Enough of the format, what of the content? Well, here too, i'm afraid, i must confess that i am less than fully enthusiastic. The book of poetic criticism i have read most recently (review here), John Newton's AreGod and the gods still there? How poetry matters, argues effectively that an important part of the essence of poetry ~ all art, i believe Newton would say ~ is beauty; that beauty and our experience of it is in some way mediated and brought to our understanding through the religious. Newton does not argue that a religious content is necessary for poetry to be good, but rather that the response to a religious experience and that to beauty are related and, in some way, dependent upon one another. I found Newton of great value and interest because i have often, though without the fluency that a professional critic can put together, thought similar thoughts and been disappointed in much modern poetry. Feeling that lack of beauty, noting a dearth of response in myself ~ though not associating it with the religious response ~ i have frequently wondered what exactly it is that the poet thought they were doing, why they called what they had written poetry, when it seemed all they had done was write some prose and break it up into lines of uneven length. At times they appear to have wanted to stimulate thought in their readers by trying to separate linked thoughts or phrases, but this has always seemed artificial to me, and not in the sense of creating art, but meaning forced and trivial. I have, thus, been disappointed by much modern poetry.

    On to this collection, then. In Blueshifting i found some poems to make me feel good about the skills or talent of Heather Kamins; poems, in other words, that meet Newton's criterion of beauty evoking a response. Specifics: “How the sun remembers/its way home each night, into the sea/beyond Ia” (“Entanglement”); “You would have tried to call me the wind./You would have called my name, and then remembered” (“The Supernatural Subjunctive”); “Meanwhile,/you, noctilucent, breath beneath the quilt./How can I sleep/in a world so full” (“Insomnia”). These, it seems to me, evoke this religious reaction, the experience of beauty i look for in true poetry. Unfortunately, not everything here is of that quality. Some does seem to just be prose thoughts put down and then given arbitrary line-breaks, with no thought for beauty, nothing which grabs the reader and says, “Look at me!” “[T]he instructor tell you to leave half an inch/between the top of the preserves and the top of the jar/so the contents may expand” (“Headspace”); “Remember those days/when we used to lie on a plastic-strewn hillside/and look for patterns in the smog? When we first kissed/beneath the incandescent lights on a diesel-scented evening?” (“Devolution”); “Think/of all the beloved bad boys, the broken/girls, all the children/of disaster” (“Entropy”). Indeed, two of the passages in the book make no claim to be poetry at all, but are solid slabs of prose; i suppose i could be grateful that there is no attempt to disguise them by breaking them into sentence fragmented lines.

    Overall, i have to say that while i think Kamins evidently has some talent, her skills need refining for her words to grow more securely into the realm of true poetry, art, artifice which is created with skill to the ends of both giving beauty to a reader and creating a response in that reader; in this collection she does both, but only intermittently, and not to the degree necessary for a major poet.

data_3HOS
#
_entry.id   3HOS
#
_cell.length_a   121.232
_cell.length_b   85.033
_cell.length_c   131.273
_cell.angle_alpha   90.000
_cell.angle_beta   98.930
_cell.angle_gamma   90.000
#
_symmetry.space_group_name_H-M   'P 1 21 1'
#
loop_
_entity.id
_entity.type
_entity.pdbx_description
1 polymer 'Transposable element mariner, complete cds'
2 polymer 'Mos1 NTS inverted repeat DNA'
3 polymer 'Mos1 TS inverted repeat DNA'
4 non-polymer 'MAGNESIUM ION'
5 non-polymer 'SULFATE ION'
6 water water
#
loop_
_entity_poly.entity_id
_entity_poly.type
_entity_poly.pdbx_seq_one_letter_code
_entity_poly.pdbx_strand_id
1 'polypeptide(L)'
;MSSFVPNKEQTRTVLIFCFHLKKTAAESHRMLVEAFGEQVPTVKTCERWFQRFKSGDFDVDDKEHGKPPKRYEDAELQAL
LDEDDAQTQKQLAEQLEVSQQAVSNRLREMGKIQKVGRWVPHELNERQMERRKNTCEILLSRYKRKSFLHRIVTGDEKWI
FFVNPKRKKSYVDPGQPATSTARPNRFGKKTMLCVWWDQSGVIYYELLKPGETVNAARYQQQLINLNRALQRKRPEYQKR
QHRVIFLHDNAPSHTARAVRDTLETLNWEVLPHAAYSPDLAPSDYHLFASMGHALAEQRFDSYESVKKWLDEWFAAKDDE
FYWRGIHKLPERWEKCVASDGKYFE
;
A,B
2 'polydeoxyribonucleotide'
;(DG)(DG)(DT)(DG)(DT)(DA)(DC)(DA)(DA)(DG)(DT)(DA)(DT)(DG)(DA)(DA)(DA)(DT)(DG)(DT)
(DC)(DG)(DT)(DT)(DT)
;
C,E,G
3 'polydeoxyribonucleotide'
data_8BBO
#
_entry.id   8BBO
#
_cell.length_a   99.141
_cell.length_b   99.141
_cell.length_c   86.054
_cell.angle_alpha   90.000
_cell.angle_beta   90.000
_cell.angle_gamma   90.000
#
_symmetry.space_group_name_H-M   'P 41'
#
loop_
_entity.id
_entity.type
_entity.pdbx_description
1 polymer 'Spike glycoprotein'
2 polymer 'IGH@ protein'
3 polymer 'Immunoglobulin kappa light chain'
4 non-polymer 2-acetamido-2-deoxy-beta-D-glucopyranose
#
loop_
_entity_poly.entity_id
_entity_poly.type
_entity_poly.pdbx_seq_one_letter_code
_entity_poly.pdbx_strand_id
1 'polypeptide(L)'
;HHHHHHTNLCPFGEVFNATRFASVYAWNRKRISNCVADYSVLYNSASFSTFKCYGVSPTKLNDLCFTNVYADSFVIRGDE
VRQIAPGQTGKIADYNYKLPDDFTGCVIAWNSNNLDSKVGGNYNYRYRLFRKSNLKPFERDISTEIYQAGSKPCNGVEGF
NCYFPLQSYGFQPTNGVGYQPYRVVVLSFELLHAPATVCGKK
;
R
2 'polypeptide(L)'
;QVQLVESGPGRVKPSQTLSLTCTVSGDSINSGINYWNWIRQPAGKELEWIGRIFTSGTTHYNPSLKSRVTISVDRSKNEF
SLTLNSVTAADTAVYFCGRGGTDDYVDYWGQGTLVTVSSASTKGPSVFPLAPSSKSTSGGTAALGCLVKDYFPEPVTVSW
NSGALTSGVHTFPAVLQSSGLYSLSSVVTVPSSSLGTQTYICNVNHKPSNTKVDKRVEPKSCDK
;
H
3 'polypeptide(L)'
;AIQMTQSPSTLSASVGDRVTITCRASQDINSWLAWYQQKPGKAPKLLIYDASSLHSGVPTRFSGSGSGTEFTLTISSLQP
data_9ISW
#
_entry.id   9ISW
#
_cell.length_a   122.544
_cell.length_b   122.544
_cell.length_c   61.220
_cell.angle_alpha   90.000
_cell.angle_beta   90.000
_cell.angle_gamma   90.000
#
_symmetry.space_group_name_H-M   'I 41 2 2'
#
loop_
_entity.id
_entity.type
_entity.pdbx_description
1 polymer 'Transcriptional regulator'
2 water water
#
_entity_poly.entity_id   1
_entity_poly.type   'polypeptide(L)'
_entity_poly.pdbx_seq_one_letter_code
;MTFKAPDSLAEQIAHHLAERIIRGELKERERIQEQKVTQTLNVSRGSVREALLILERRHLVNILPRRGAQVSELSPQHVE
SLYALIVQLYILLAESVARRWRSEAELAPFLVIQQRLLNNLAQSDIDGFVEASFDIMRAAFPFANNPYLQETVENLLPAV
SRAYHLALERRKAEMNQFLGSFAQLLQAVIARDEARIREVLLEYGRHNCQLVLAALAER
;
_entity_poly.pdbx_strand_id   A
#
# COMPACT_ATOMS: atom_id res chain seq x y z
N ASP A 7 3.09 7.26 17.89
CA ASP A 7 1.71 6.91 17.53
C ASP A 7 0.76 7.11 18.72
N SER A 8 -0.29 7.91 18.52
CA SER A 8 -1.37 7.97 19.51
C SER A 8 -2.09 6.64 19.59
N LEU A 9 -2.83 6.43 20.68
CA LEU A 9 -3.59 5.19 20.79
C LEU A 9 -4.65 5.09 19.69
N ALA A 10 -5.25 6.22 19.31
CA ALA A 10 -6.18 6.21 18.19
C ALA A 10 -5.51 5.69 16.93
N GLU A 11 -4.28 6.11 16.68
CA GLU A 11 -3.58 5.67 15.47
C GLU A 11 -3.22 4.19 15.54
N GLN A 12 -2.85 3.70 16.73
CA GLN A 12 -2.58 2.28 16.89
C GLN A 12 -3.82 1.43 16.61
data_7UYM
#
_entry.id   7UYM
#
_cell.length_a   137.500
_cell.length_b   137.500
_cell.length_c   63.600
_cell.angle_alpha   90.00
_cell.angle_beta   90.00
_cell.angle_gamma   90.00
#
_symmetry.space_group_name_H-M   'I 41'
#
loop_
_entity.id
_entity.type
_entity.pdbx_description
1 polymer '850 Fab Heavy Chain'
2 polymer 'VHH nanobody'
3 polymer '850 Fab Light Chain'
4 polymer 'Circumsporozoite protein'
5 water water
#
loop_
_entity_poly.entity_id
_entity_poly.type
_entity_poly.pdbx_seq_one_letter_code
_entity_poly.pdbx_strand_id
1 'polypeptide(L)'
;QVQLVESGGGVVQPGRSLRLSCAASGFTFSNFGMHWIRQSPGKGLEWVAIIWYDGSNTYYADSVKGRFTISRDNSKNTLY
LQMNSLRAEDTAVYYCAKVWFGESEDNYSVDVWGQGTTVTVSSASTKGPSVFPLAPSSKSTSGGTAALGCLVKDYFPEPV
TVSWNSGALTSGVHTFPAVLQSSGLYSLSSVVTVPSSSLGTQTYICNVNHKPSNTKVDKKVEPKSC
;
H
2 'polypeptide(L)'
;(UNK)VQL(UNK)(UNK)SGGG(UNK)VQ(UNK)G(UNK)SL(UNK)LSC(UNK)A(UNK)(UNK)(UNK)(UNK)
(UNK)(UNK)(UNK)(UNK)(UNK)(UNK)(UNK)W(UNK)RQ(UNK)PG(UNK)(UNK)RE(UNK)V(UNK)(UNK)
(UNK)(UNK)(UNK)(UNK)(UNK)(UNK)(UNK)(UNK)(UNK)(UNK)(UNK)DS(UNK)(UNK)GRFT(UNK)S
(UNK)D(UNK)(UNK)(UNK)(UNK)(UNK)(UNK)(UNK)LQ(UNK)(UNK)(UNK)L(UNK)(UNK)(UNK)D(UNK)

08 March, 2012


Dan Brown

Curiously i had recently read on-line that this was the most borrowed book in libraries last year when i happened to see it in the local library, so i picked it up; after all, i enjoyed each of Brown's other books, though they were formulaic, so why not this one? I am now in a position to answer that question: Because it is more farcical than believable, more ridiculous than clever, more pointless than a broken pencil. Because i enjoyed his previous books, though they were, to an extent, predictable, and because i respect his success (both financial and on my strict, single criterion) i regret having to write this review, but The Lost Symbol was laughable; literally, at points during it, i was laughing ~ from embarrassment at how bad it was, at the ridiculous things he was expecting me to accept, at the mistakes of fact he made, at the absurd ways his characters behaved in order to further his plot twists.

When i started reading the book i really had to work quite hard to get into it; indeed, it has been three weeks since i took it out of the library, and i started it the day i took it out. I felt guilty because i was not being gripped by the story, desperate to turn the pages, as i had been when reading his other works. It was not until well over halfway through that i felt i was going to be able to make it to the end: Though i knew intellectually i would, as i do with practically every book i start, i didn't know it emotionally, i wasn't excited about reading it. Because of my previous experience, i confess that i thought there was something wrong with me, with mine understanding, mine involvement. I was clearly, very mistaken. There was something wrong, all right, but it was with Brown and his book, not me. Sadly, this sequel is an absolute indictment of the idea that because one book has been successful, another in the same vein must be, too. Certainly it was popular when it came out, i remember the displays; i bet, however, if he were to write another about Robert Langdon not half the people that read this one would rush to pick it up ~ assuming that, like me, they felt it was, rather than a can't put it down, a can't pick it up book. Brown should have stopped after The Da Vinci Code, while he was ahead.